In Valley Park, a pleasant suburb with picket fences and shady lawns, Tomiko Harrington was using her keyboard to activate the imaging disk in her electronic Magenta 764XX reflector, which was temporarily mounted on the deck outside her observatory over the garage. Tomiko was a systems designer for the Capital Bank and Trust Company of St. Louis. She was also an amateur astronomer and had called in sick that day.

The morning was clear and crisp, perfect for an eclipse. There’d been predictions of storm fronts and overcast skies, but none had materialized. Tomiko’s passion for astronomy had been ignited by another Missouri solar eclipse, seven years earlier. That had happened August 21, on her eighteenth birthday, and the event had seemed like a sign, an invitation from the cosmos to get beyond the parties and the frivolity and put some meaning into her life. It was an invitation she’d accepted. Tomiko was now a member of the University Astronomy Club, she had written a couple of scripts for the
planetarium in Forest Park, and she was about to collect her master’s from SLU. Today she’d get a complete visual record of the period of totality.

When a friend had asked why, she hadn’t quite known how to answer. “Just to have,” she’d said finally, knowing that at least one of the images would be mounted and framed on her brag wall, taking its place among her stunning color photos of the Pleiades, the Crab Nebula, Mars and Deimos, the gorgeous M31 whirlpool, the 2019 Hercules supernova, and her personal observatory.

She relaxed in the love seat with a Coke, facing four video displays, three of which depicted the dark lunar rim closing over the last of the light. One screen, mounted on her desk, carried the feed coming from her own telescope, a small clock in the lower right-hand corner ticking off the last minutes to totality. The other two were commercial programs. She’d turned off the sound on these, not wishing to allow a newscaster’s commentary to spoil the moment. The fourth monitor provided a map of the eclipse’s path through the Northern Hemisphere.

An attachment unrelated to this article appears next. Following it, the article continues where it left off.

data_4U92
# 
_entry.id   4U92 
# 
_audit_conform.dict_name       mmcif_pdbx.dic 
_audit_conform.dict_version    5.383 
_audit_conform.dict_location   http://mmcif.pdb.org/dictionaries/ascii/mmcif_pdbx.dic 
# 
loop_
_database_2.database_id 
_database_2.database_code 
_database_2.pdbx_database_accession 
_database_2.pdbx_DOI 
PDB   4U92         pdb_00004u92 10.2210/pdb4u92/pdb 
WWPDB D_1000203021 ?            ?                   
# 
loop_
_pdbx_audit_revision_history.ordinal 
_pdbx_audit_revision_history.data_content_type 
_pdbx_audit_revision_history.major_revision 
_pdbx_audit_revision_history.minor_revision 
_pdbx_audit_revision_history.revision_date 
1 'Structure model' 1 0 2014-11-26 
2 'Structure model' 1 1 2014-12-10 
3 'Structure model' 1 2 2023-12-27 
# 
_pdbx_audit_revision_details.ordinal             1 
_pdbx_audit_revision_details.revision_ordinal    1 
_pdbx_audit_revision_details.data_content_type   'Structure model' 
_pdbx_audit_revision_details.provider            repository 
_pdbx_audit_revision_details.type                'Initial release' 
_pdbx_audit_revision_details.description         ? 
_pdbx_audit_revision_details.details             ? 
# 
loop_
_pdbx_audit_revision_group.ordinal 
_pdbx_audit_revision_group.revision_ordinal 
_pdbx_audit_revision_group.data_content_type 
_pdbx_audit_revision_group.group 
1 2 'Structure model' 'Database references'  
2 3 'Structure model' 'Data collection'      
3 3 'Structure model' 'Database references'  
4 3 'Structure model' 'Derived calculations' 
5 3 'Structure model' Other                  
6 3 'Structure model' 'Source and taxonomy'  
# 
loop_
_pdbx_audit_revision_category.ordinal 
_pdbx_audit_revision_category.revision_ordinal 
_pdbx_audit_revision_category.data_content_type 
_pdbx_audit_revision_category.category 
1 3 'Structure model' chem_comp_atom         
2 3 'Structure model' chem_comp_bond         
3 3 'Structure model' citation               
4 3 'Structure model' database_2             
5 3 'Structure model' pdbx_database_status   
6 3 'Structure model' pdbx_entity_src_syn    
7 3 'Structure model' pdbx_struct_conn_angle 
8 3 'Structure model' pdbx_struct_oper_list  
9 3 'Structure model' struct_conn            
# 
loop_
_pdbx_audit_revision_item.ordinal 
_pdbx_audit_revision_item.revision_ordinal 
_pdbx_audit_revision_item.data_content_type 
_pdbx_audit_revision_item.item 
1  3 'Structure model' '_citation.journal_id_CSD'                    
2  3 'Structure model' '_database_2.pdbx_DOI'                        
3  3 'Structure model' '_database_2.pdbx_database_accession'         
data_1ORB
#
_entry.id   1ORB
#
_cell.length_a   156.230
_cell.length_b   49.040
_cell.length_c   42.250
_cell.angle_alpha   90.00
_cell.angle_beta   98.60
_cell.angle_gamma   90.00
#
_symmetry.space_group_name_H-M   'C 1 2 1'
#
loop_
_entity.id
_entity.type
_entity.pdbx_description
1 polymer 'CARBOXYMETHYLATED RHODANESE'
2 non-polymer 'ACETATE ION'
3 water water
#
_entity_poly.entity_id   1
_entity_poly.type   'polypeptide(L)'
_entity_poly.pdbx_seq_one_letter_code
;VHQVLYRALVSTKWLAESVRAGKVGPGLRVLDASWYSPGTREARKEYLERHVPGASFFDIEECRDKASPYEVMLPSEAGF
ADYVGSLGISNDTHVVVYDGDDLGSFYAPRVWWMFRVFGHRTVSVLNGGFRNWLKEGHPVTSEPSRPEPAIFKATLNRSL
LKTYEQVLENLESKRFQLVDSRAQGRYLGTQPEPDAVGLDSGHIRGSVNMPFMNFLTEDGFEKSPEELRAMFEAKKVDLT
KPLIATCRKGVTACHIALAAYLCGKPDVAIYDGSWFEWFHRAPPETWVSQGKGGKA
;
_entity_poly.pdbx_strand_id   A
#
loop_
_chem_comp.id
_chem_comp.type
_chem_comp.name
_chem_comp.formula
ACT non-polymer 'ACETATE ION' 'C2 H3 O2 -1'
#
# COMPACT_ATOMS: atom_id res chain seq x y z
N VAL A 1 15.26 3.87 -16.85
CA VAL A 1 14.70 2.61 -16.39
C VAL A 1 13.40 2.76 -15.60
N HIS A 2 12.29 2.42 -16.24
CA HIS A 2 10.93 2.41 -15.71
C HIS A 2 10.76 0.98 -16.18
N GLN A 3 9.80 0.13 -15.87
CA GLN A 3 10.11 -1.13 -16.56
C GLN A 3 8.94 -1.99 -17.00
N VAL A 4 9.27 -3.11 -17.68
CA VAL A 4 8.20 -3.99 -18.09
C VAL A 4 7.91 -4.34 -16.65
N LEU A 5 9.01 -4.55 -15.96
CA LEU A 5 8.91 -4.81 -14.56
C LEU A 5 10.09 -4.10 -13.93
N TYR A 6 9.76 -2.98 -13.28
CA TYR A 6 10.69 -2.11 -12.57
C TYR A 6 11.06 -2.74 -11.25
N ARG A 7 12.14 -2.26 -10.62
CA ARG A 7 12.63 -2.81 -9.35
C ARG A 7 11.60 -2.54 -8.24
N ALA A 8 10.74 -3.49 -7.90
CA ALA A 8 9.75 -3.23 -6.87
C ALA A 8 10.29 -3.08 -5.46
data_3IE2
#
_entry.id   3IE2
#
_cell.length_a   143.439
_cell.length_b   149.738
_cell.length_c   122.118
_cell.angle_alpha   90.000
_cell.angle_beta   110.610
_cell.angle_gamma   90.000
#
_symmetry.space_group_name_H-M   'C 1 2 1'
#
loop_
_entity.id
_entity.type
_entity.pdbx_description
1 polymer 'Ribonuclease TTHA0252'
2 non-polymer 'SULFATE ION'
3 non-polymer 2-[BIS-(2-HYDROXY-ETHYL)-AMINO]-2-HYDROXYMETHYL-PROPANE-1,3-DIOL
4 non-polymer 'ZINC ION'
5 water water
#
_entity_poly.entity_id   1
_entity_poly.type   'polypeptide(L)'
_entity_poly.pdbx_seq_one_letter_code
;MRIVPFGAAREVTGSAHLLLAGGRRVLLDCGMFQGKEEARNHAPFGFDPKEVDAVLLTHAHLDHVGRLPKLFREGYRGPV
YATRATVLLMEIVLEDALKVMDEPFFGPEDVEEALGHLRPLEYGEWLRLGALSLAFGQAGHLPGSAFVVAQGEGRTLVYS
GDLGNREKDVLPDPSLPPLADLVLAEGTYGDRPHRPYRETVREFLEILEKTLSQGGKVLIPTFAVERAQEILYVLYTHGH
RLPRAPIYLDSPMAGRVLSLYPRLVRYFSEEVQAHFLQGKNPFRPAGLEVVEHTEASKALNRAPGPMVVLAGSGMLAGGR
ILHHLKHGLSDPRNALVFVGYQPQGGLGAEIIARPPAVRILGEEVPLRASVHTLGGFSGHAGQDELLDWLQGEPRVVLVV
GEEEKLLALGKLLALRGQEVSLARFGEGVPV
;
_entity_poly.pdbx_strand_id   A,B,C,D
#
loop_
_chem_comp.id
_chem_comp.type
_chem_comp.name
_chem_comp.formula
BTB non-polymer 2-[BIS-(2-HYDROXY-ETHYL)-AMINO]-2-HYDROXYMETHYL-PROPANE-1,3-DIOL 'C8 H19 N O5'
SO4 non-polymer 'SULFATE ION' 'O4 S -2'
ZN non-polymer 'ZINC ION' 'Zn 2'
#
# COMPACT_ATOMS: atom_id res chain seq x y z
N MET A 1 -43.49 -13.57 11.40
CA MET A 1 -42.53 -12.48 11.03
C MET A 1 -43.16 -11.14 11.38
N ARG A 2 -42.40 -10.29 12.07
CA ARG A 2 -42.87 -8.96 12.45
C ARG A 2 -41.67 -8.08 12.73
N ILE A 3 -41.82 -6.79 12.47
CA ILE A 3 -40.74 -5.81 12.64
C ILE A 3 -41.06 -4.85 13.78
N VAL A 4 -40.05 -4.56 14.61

She finished her Coke and put it down on a side table. The sky was getting dark, and she shuddered with pleasure. A passing car switched on its headlamps.

When her father was alive, the rooms over the garage had been rented, usually to students at the Bible college. But Tomiko had no real need of funds, and the old apartment was situated far from streetlights, which made it ideal for use as an observatory. In addition, it was surrounded by a wide deck on which she could install mounts for her telescopes. When two students had broken their lease and run off in the middle of the night, owing her two months’ rent, she’d been almost grateful. She’d taken it over, renovated it, installed computers and two reflectors and imaging equipment. She’d promised herself that if the big money ever came in, she’d remove the roof and make a real observatory out of the place.

Her lawn sprinkler snapped on.

Tomiko was diminutuve, amiable, self-assured. She wore dark green slacks and a yellow blouse open at the throat. Her black hair was combed forward, almost concealing her left eye, in the fashion of the time. She had her father’s penetrating gaze, but lacked the epicanthic fold of the Japanese ancestors on her mother’s side. At times like this, when she was deeply engaged in her hobby, she wore a mildly distracted look. An observer would have concluded she was far away from the garage apartment.

A cool wind shook the trees. Somewhere a phone was ringing.

Now night came. The sky filled with stars. She felt utterly alone in the world.